That church members were denying the resurrection seems plain. Paul’s point in response to their denial centers around pointing out that without resurrection…
- If dead people do not rise, then Christ has not been raised.
- If Christ has not been raised, then faith in the resurrected Christ is in error and therefore futile.
- We are all still dead in our sins.
The implied argument here would be…
- If Christ has been raised, then the resurrection of the dead is real.
- If the dead do rise, then it the proclamation that the dead do not rise is in error.
- Because our faith is in a resurrected Christ who did rise, our confidence in a future resurrection of the dead is legitimate.
This implied argument is made explicit in the following verses.
1 Corinthians 15:20-26 20 But in fact Christ has been raised from the dead, the firstfruits of those who have fallen asleep. 21 For as by a man came death, by a man has come also the resurrection of the dead. 22 For as in Adam all die, so also in Christ shall all be made alive. 23 But each in his own order: Christ the firstfruits, then at his coming those who belong to Christ. 24 Then comes the end, when he delivers the kingdom to God the Father after destroying every rule and every authority and power. 25 For he must reign until he has put all his enemies under his feet. 26 The last enemy to be destroyed is death.(ESV)
Paul here uses the agricultural concept of first fruits to make his point. When a crop was planted, prior to the complete harvest being ripe, a certain portion of the crop would become ready for harvest in advance of the rest. This advance harvest is called the “first fruits” and is seen as a guarantee of the future harvest. It is viewed as a sort of down-payment on what is to come. Paul here is saying that the historical fact of Jesus’ bodily resurrection is the evidence, the down-payment, guaranteeing our own future bodily resurrection. Additionally, Paul is identifying a parallel between Adam and Jesus. Just as Adam’s sin served as a guarantee that future generations would experience death, Jesus’ resurrection serves as a guarantee that many will be made alive. When will this happen? When Jesus returns; when Jesus takes over everything; when the victory Jesus has already won through his death and resurrection is completely enforced. The final enemy upon which this victory will be enforced is death. The enforcement of this victory will result in the resurrection of the dead.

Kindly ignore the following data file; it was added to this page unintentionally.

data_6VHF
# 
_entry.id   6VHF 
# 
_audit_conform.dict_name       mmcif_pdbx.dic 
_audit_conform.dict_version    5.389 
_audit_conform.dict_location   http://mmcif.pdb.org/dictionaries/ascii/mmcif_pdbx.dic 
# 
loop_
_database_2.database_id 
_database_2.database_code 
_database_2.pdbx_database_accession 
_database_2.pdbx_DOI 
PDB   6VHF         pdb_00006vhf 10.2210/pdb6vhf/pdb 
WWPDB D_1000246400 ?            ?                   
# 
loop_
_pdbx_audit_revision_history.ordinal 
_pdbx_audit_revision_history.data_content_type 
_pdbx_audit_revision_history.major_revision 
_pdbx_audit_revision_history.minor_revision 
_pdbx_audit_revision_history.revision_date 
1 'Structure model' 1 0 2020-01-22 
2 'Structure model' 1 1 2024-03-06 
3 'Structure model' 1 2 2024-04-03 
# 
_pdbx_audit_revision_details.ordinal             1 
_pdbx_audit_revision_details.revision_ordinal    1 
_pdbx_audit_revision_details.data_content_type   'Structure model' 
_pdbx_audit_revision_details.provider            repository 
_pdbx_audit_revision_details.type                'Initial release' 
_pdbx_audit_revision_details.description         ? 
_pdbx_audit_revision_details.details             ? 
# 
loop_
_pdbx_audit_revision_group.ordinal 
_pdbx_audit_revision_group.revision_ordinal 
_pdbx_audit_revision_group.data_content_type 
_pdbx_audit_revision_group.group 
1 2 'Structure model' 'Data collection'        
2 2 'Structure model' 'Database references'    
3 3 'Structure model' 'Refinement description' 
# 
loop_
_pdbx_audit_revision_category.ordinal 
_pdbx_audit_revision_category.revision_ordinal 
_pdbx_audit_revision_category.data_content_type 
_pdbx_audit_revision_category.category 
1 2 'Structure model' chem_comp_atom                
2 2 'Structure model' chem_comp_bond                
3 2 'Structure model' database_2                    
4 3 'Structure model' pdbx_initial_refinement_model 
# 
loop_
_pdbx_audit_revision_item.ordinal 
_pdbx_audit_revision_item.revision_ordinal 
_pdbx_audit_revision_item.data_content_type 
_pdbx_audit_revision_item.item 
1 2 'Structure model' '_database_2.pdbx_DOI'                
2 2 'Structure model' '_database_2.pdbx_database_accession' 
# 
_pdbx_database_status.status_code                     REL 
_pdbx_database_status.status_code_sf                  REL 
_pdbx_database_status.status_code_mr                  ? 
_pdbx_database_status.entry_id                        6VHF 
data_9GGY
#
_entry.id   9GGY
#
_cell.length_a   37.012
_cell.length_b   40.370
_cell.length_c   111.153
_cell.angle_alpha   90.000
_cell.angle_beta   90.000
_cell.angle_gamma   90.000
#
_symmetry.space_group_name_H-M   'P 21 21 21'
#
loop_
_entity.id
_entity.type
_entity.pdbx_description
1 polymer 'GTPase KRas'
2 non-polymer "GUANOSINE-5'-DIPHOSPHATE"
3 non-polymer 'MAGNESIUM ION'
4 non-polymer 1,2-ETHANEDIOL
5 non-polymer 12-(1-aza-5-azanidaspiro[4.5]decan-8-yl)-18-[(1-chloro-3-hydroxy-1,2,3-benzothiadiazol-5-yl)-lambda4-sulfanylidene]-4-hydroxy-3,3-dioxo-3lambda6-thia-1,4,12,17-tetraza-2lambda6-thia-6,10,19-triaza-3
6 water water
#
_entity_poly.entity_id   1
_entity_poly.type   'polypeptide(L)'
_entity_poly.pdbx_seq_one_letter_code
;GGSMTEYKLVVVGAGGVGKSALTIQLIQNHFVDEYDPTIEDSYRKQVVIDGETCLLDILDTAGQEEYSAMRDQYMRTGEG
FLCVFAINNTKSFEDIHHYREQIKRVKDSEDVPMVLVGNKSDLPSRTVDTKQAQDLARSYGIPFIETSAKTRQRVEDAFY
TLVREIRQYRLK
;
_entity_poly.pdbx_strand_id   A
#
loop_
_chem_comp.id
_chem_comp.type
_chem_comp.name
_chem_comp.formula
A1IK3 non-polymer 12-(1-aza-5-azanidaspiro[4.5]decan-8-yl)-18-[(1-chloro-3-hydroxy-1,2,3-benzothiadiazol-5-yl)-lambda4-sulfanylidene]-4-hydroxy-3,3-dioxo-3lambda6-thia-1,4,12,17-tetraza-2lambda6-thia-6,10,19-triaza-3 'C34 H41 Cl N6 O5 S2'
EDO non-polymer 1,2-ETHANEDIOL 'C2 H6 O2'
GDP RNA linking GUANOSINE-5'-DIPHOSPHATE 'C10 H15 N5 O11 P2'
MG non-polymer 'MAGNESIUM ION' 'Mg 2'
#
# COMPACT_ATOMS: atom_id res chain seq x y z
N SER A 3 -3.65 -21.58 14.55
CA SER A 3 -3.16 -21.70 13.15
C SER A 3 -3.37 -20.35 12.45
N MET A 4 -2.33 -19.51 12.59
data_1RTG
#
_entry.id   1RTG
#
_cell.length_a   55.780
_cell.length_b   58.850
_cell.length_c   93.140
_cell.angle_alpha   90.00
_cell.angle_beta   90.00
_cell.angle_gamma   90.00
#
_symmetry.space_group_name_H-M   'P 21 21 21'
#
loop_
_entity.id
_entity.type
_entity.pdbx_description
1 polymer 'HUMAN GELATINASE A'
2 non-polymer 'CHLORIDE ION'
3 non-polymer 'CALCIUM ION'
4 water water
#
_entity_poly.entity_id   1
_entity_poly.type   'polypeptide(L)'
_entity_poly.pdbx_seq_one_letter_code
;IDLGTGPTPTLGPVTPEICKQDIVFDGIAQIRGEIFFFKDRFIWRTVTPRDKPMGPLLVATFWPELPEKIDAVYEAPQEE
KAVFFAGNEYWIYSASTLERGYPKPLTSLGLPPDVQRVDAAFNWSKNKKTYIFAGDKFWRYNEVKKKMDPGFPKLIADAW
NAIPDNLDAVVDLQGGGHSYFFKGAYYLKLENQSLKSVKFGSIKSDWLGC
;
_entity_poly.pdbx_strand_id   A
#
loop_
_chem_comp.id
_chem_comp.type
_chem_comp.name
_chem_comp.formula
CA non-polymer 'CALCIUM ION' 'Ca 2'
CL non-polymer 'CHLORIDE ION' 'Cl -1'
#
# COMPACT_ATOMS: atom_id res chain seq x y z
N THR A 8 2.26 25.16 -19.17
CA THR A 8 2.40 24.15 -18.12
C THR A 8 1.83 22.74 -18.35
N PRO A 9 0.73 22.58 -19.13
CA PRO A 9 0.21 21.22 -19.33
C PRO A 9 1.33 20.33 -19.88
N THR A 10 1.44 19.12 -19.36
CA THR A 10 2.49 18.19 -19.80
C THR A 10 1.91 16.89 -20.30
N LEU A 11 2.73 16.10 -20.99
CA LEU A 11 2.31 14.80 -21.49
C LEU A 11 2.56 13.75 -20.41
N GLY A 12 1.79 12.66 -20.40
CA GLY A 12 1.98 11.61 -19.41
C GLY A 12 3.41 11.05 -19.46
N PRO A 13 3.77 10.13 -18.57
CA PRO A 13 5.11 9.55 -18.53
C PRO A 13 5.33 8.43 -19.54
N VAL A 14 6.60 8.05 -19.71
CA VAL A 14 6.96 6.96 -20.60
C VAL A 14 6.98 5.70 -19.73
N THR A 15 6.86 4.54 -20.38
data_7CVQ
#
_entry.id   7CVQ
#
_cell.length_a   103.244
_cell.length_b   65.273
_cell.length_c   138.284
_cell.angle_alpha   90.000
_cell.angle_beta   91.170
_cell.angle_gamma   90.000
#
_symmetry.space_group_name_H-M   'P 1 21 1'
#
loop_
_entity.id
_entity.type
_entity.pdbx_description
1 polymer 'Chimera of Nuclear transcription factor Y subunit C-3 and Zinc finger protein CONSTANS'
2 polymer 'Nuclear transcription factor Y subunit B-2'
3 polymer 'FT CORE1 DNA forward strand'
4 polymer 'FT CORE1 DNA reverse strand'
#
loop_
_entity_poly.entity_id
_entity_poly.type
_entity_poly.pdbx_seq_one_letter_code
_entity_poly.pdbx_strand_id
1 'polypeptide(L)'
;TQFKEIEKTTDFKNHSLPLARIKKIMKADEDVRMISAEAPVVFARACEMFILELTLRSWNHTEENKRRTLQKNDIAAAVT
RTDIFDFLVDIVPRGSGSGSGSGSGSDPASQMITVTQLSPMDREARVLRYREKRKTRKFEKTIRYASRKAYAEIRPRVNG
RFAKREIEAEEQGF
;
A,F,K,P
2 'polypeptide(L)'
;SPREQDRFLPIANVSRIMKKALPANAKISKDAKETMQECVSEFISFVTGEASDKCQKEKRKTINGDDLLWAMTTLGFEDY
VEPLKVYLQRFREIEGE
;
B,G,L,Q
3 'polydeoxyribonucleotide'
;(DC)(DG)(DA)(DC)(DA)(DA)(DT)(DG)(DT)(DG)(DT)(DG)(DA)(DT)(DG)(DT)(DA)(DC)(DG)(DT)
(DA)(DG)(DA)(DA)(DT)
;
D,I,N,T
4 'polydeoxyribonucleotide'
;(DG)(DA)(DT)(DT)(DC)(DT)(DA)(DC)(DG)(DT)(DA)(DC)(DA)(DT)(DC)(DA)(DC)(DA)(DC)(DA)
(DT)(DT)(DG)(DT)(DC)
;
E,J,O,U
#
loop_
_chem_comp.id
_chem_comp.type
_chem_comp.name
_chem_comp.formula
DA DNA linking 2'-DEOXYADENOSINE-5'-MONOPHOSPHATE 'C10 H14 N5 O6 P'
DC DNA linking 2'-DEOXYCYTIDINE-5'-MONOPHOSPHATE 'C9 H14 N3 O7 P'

After this section of the passage Paul talks about baptism for the dead. I have no idea what that’s about so I’m skipping it. After that opaque verse he continues…
1 Corinthians 15:30-34
30 Why are we in danger every hour? 31 I protest, brothers, by my pride in you, which I have in Christ Jesus our Lord, I die every day! 32 What do I gain if, humanly speaking, I fought with beasts at Ephesus? If the dead are not raised, “Let us eat and drink, for tomorrow we die.” 33 Do not be deceived: “Bad company ruins good morals.” 34 Wake up from your drunken stupor, as is right, and do not go on sinning. For some have no knowledge of God. I say this to your shame.(ESV)
Paul’s argument continues with a discussion of what exactly is at stake here, namely risk and restraint. If there will be no resurrection of the dead then this is all there is! What then would be the point of daily risking his life for the gospel? Better to simply enjoy life now with no thought toward eterinity. Similary, if we have no confidence in eternity, then there is really no good reason for moral restraint. Our risk-free life can also be lived without restraint. Paul is basically saying that without a future hope anchored in the resurrection of the dead we might as well all become hedonists. One of the main problems Paul is responding to in this letter concerns immorality within the church in Corinth. Paul is here linking those moral problems to a failure to believe in the coming bodily resurrection of the dead for which Christ’s own resurrection is the first.
I want to point out that many believers I know have their hope anchored in eternity. This expectation of an eternity with God serves as an important aspect of the significance of their present experience, the risks they are willing to take for the gospel, and the moral restraint with which they conduct their lives. But most of these believers view this eternal reality as some sort of disembodied non-material heavenly existence. That is absolutely NOT in any way congruent with the future hope of bodily resurrection defined by Paul.
At this point Paul begins to describe in detail the resurrection of the dead we are to expect. I will look at that in my next post.